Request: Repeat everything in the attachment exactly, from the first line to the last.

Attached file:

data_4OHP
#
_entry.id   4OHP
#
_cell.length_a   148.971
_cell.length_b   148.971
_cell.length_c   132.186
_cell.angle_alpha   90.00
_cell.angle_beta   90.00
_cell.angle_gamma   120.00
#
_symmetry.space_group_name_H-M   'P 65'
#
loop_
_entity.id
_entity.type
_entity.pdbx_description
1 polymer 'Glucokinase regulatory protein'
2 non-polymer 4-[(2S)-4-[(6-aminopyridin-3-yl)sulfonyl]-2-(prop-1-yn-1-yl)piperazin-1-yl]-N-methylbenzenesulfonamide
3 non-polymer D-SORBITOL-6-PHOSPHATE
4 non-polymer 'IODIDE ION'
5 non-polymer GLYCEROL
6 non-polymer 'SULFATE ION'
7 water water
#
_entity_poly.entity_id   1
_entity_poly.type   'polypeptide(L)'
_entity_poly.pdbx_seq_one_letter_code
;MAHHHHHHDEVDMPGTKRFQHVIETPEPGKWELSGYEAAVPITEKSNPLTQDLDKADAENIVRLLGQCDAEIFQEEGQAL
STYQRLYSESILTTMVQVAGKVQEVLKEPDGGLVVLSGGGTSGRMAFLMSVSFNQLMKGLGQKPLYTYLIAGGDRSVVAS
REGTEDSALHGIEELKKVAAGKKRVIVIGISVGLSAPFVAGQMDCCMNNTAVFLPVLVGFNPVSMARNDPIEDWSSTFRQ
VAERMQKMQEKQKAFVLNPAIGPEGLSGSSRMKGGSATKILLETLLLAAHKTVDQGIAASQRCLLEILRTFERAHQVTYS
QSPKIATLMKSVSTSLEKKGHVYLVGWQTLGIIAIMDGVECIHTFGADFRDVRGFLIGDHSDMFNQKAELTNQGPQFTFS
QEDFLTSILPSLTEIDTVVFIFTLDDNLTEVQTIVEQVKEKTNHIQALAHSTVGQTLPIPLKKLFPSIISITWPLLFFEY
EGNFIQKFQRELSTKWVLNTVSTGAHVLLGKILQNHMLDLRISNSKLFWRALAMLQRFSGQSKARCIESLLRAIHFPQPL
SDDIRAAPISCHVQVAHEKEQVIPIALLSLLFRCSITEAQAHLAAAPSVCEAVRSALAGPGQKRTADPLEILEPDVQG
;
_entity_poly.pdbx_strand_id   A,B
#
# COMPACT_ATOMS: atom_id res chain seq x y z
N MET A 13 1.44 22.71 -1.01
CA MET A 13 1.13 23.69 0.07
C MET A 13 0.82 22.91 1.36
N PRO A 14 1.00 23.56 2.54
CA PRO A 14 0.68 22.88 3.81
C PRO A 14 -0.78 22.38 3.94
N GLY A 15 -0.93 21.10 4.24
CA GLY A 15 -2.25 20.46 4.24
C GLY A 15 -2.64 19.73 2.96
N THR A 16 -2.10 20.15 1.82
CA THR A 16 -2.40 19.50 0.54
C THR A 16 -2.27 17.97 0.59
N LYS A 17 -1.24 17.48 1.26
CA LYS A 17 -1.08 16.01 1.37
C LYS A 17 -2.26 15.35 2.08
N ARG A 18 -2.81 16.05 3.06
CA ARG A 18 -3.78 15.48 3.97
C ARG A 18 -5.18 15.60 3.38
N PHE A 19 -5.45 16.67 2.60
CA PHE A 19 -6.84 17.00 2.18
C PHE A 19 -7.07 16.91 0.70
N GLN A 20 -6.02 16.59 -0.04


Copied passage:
data_4OHP
#
_entry.id   4OHP
#
_cell.length_a   148.971
_cell.length_b   148.971
_cell.length_c   132.186
_cell.angle_alpha   90.00
_cell.angle_beta   90.00
_cell.angle_gamma   120.00
#
_symmetry.space_group_name_H-M   'P 65'
#
loop_
_entity.id
_entity.type
_entity.pdbx_description
1 polymer 'Glucokinase regulatory protein'
2 non-polymer 4-[(2S)-4-[(6-aminopyridin-3-yl)sulfonyl]-2-(prop-1-yn-1-yl)piperazin-1-yl]-N-methylbenzenesulfonamide
3 non-polymer D-SORBITOL-6-PHOSPHATE
4 non-polymer 'IODIDE ION'
5 non-polymer GLYCEROL
6 non-polymer 'SULFATE ION'
7 water water
#
_entity_poly.entity_id   1
_entity_poly.type   'polypeptide(L)'
_entity_poly.pdbx_seq_one_letter_code
;MAHHHHHHDEVDMPGTKRFQHVIETPEPGKWELSGYEAAVPITEKSNPLTQDLDKADAENIVRLLGQCDAEIFQEEGQAL
STYQRLYSESILTTMVQVAGKVQEVLKEPDGGLVVLSGGGTSGRMAFLMSVSFNQLMKGLGQKPLYTYLIAGGDRSVVAS
REGTEDSALHGIEELKKVAAGKKRVIVIGISVGLSAPFVAGQMDCCMNNTAVFLPVLVGFNPVSMARNDPIEDWSSTFRQ
VAERMQKMQEKQKAFVLNPAIGPEGLSGSSRMKGGSATKILLETLLLAAHKTVDQGIAASQRCLLEILRTFERAHQVTYS
QSPKIATLMKSVSTSLEKKGHVYLVGWQTLGIIAIMDGVECIHTFGADFRDVRGFLIGDHSDMFNQKAELTNQGPQFTFS
QEDFLTSILPSLTEIDTVVFIFTLDDNLTEVQTIVEQVKEKTNHIQALAHSTVGQTLPIPLKKLFPSIISITWPLLFFEY
EGNFIQKFQRELSTKWVLNTVSTGAHVLLGKILQNHMLDLRISNSKLFWRALAMLQRFSGQSKARCIESLLRAIHFPQPL
SDDIRAAPISCHVQVAHEKEQVIPIALLSLLFRCSITEAQAHLAAAPSVCEAVRSALAGPGQKRTADPLEILEPDVQG
;
_entity_poly.pdbx_strand_id   A,B
#
# COMPACT_ATOMS: atom_id res chain seq x y z
N MET A 13 1.44 22.71 -1.01
CA MET A 13 1.13 23.69 0.07
C MET A 13 0.82 22.91 1.36
N PRO A 14 1.00 23.56 2.54
CA PRO A 14 0.68 22.88 3.81
C PRO A 14 -0.78 22.38 3.94
N GLY A 15 -0.93 21.10 4.24
CA GLY A 15 -2.25 20.46 4.24
C GLY A 15 -2.64 19.73 2.96
N THR A 16 -2.10 20.15 1.82
CA THR A 16 -2.40 19.50 0.54
C THR A 16 -2.27 17.97 0.59
N LYS A 17 -1.24 17.48 1.26
CA LYS A 17 -1.08 16.01 1.37
C LYS A 17 -2.26 15.35 2.08
N ARG A 18 -2.81 16.05 3.06
CA ARG A 18 -3.78 15.48 3.97
C ARG A 18 -5.18 15.60 3.38
N PHE A 19 -5.45 16.67 2.60
CA PHE A 19 -6.84 17.00 2.18
C PHE A 19 -7.07 16.91 0.70
N GLN A 20 -6.02 16.59 -0.04